Claudio A. Castillo, MA
Associate Professor, Institute of Nutrition and Food Technology, University of Chile; and Professor, Centre for Public Health, University of Santiago de Chile
Despite the achievements of past decades, the future of children and adolescents today is more uncertain. The pandemic exposed inequities —tolerated by our societies until now— not only in terms of health, but also in social and economic areas, which have resulted in a greater impact on vulnerable populations.
Before COVID-19, in Latin America and the Caribbean this group was already harder hit by multidimensional poverty and income poverty, which have negative effects throughout life, as studies have long shown.
And the scenario worsened. The measures adopted to mitigate the effects of the emergency dramatically transformed the daily lives of children and adolescents, affecting their social ties, play spaces and access to schooling and exposing them to early adversities that are associated with subsequent deficits in learning, behaviour and physical and mental well-being. The greater the scarcity, the deeper the effects. Children who are deprived of responsive care at home, who were previously unattended or without access to essential services, are and will continue to be the most exposed to toxic stress.
ECLAC has warned of significant increases in poverty in the region due to the pandemic and the resulting social and economic crisis. This is key: intersectional perspectives on the life cycle show how the simultaneous experience of different forms of discrimination —whether by gender, age, ethnicity or socioeconomic position— is a determinant of differentiated risk exposure and is associated with premature morbidity and inequalities in healthy development.
In this context, the interruption of essential services, vaccines and health care, as well as the reduction in available food, can lead to a devastating increase in maternal and child deaths. Furthermore, the increase in malnutrition in its various forms, the loss of caregivers and the greater stress will also affect future generations, given the physiological, psychological and epigenetic changes that are produced in utero and during the first years of life.
Mental health is another current and future concern, as indicated in the 2021 Report on the State of the World’s Children from UNICEF. It has been shown that children suffer stress more acutely if they are separated from one or both parents, and the outlook is more complex in the face of a loss of primary or secondary caregivers. And this is a reality: it is estimated that between March 2020 and April 2021, about 600,000 children and adolescents under the age of 18 years were orphaned as a result of COVID-19 in Argentina, Brazil, Colombia, Mexico and Peru.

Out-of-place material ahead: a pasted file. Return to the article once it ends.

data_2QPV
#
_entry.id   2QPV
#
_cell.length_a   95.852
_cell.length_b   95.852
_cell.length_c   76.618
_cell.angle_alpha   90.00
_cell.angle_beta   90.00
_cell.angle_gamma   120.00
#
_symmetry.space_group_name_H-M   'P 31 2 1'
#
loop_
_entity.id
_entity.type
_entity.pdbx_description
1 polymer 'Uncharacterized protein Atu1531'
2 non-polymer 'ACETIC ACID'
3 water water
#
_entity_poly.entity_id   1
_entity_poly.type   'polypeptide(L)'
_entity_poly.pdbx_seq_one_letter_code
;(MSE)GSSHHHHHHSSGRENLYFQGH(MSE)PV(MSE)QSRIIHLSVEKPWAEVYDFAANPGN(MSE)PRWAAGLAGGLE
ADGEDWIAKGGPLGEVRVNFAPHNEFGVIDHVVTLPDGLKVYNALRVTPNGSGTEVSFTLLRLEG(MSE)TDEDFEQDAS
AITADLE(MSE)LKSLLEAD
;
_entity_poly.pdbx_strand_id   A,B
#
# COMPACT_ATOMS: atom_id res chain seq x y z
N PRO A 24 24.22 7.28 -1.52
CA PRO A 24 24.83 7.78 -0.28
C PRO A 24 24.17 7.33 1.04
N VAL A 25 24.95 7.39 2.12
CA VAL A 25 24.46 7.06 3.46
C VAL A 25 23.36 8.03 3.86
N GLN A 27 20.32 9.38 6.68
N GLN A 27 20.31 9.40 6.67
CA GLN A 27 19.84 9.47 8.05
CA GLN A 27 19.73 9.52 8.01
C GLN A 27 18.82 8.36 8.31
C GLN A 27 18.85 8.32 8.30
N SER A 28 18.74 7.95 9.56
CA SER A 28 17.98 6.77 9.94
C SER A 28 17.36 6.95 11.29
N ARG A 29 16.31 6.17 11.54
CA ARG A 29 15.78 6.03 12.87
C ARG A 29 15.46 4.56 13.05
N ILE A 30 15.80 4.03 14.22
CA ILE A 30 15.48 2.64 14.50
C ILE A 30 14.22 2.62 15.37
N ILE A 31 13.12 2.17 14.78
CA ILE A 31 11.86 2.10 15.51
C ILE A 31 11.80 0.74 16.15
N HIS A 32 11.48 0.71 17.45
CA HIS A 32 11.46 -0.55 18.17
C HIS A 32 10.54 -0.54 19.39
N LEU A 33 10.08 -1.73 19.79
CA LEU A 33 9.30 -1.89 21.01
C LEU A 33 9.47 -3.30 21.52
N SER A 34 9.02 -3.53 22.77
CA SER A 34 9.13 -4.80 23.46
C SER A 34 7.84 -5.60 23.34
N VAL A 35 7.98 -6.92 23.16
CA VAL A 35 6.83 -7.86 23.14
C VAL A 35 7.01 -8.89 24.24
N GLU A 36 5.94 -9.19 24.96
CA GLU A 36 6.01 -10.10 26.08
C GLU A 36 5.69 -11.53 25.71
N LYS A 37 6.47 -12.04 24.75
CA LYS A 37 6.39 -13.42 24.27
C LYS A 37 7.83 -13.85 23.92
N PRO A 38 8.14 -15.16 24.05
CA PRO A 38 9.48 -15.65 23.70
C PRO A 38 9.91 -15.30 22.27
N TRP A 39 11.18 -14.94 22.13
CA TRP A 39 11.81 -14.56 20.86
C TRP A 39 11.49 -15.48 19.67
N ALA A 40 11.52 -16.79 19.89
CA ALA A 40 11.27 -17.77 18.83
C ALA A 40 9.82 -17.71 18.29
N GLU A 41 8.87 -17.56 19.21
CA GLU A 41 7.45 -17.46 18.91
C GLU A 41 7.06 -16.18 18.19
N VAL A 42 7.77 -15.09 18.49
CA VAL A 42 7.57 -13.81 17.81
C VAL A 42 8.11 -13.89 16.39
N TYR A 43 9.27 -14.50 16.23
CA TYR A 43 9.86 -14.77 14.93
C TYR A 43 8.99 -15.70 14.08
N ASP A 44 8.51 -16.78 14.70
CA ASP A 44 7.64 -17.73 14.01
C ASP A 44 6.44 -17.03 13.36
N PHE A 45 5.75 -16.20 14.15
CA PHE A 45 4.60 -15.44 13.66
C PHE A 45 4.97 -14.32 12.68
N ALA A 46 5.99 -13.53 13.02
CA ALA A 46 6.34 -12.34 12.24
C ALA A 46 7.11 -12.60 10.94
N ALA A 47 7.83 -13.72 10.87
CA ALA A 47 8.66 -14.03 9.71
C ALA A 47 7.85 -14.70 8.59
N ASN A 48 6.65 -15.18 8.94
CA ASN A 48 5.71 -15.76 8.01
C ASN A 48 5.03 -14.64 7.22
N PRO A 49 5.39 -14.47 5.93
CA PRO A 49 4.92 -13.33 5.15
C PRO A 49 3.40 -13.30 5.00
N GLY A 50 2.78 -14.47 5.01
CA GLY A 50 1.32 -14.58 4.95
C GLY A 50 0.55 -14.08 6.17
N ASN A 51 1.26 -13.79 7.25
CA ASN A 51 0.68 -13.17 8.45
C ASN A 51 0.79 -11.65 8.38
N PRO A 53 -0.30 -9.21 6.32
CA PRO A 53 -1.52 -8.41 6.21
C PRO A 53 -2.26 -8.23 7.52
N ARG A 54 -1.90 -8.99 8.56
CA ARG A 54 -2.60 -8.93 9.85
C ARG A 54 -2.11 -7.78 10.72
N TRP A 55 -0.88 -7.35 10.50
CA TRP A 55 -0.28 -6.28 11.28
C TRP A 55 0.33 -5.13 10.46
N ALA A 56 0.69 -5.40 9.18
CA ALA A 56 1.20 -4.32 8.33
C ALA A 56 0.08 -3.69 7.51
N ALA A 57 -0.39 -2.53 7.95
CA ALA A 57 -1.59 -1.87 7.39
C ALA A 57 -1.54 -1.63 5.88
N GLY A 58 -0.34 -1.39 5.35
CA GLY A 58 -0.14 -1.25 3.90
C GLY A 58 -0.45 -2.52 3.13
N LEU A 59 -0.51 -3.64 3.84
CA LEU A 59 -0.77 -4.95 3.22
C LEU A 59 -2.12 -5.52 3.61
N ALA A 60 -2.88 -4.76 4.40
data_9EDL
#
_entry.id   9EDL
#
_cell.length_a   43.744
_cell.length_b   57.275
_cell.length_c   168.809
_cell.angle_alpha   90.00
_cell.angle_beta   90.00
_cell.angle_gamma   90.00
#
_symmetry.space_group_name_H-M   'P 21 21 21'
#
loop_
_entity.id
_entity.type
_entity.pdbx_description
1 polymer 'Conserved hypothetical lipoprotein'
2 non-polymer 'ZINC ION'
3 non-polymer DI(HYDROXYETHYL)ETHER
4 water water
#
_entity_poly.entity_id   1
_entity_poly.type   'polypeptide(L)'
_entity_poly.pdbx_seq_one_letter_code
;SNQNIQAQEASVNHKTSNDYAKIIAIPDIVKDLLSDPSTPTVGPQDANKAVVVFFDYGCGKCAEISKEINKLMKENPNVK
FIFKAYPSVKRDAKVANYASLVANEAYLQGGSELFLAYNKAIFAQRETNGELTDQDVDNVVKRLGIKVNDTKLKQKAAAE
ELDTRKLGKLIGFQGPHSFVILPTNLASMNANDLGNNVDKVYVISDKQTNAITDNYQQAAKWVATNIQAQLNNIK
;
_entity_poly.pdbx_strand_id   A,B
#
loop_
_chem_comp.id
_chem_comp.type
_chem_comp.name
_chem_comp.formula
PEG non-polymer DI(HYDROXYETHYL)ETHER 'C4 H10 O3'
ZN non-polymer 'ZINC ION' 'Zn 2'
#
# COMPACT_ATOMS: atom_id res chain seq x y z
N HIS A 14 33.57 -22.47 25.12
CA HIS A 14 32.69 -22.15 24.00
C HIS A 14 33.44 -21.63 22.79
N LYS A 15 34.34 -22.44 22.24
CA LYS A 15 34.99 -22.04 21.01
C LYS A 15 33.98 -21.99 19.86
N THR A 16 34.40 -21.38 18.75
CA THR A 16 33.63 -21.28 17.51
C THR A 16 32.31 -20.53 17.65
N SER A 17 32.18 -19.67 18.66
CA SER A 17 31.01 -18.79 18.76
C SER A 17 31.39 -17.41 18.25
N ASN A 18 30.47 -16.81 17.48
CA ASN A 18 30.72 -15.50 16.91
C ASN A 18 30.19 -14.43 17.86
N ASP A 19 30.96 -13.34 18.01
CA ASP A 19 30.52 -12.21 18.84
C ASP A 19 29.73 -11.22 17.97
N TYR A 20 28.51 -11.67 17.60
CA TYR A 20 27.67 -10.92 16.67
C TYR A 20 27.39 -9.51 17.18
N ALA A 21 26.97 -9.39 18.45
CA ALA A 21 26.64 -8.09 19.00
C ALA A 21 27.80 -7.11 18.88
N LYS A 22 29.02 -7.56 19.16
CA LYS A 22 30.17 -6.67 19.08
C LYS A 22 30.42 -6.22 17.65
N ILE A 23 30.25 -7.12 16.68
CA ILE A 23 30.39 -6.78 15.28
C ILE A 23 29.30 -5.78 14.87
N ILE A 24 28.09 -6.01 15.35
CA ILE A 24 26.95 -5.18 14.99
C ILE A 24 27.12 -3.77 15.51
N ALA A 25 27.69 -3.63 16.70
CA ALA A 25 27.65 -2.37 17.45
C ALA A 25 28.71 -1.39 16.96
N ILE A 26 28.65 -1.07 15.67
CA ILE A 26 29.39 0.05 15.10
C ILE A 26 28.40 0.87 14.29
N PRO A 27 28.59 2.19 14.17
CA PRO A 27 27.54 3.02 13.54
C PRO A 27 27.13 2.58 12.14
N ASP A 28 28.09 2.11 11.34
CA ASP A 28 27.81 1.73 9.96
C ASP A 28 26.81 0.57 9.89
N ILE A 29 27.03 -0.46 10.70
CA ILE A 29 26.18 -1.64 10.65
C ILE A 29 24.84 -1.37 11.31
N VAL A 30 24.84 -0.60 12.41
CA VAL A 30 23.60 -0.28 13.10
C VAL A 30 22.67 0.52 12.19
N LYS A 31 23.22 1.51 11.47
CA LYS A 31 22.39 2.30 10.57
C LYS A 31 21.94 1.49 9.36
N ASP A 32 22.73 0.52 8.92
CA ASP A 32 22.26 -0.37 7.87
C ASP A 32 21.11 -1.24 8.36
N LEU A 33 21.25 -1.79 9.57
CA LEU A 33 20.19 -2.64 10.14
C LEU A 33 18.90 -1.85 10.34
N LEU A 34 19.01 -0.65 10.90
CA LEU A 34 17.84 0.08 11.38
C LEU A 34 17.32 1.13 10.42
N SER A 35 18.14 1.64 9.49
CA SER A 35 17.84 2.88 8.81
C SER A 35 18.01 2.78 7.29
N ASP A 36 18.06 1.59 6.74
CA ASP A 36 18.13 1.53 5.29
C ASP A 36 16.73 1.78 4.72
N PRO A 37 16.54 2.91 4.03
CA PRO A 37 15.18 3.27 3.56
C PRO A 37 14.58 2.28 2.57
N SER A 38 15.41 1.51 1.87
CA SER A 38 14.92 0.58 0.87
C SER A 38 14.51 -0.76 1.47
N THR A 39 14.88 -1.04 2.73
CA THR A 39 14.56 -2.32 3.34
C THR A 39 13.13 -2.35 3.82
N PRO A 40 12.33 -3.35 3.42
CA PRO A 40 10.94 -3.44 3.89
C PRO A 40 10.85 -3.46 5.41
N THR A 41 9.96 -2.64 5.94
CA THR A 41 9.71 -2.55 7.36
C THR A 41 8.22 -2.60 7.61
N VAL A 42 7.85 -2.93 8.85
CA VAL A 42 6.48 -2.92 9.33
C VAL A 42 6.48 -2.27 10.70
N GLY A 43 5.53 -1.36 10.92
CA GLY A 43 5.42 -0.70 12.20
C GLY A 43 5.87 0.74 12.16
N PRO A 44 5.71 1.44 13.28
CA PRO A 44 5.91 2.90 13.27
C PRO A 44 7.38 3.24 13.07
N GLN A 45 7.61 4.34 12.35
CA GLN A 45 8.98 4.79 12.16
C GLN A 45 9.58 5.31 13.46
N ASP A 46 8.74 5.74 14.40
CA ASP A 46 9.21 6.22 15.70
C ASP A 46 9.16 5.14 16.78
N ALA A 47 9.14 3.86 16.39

For adolescents —who are more sensitive to social stimulus and have a greater need for interaction— the pandemic has prevented face-to-face contact, which is crucial for peer acceptance. This could have far-reaching implications. For the moment, socialization has been replaced with digital interaction which, while growing exponentially, has also revealed the violence inherent in online forums, social media and messaging networks and the associated threats to the integrity and/or security of this group.
The interruption of access to mental health services for adolescents is a major concern, in a context of closed schools. In more normal circumstances, these spaces allow for the timely detection of the risks and symptoms of anxiety or depression, for example.
It is imperative to dedicate efforts and resources to developing innovative community-based mental health programmes for children and adolescents and their parents. It is especially important to forge alliances with academia and to train people in early detection, timely resolution and crisis intervention.
The conclusion is unmistakable: the failure to act now will perpetuate the intergenerational cycle of poverty, inequality and social exclusion.